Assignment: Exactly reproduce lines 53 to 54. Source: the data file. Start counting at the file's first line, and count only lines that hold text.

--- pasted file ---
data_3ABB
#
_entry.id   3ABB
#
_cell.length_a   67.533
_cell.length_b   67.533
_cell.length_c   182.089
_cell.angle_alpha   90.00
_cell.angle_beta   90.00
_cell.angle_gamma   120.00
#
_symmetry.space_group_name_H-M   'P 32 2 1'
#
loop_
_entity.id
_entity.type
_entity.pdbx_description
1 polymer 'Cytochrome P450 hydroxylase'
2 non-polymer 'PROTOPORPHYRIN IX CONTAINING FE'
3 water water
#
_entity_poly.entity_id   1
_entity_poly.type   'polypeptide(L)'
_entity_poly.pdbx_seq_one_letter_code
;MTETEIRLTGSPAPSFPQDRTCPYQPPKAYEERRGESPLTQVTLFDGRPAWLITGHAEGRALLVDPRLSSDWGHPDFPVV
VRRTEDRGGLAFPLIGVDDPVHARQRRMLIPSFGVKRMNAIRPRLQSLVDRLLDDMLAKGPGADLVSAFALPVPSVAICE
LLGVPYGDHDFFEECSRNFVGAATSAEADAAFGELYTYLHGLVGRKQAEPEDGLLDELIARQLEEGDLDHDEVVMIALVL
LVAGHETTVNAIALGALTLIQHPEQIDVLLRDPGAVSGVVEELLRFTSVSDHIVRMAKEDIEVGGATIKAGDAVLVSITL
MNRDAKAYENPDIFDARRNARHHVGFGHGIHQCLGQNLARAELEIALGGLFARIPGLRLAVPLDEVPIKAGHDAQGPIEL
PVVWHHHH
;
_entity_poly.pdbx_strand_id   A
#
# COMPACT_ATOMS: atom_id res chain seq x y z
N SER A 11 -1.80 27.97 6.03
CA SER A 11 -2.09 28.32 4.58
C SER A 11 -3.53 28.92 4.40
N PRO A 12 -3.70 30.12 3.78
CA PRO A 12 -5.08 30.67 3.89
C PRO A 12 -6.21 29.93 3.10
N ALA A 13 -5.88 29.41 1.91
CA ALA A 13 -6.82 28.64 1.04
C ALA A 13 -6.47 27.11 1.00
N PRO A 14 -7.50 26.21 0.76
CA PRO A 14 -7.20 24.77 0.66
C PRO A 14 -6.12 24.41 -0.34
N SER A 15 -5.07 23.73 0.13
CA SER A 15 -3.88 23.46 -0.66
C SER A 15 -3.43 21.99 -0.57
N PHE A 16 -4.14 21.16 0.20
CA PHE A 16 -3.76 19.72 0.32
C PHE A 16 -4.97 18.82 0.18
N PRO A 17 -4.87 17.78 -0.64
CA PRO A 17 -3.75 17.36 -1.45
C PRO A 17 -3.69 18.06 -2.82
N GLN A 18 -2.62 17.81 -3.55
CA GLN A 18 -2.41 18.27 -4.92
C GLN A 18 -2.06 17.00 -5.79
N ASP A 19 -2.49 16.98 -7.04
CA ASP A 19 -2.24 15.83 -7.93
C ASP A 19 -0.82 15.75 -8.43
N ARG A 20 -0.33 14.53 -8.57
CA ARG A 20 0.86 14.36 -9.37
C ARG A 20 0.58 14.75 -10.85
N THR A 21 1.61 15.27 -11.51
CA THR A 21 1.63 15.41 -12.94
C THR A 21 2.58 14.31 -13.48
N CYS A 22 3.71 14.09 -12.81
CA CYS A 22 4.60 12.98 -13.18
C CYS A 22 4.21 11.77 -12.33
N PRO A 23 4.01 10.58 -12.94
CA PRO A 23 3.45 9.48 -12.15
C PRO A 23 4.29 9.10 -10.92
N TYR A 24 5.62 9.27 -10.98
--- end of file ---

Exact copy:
N PRO A 17 -4.87 17.78 -0.64
CA PRO A 17 -3.75 17.36 -1.45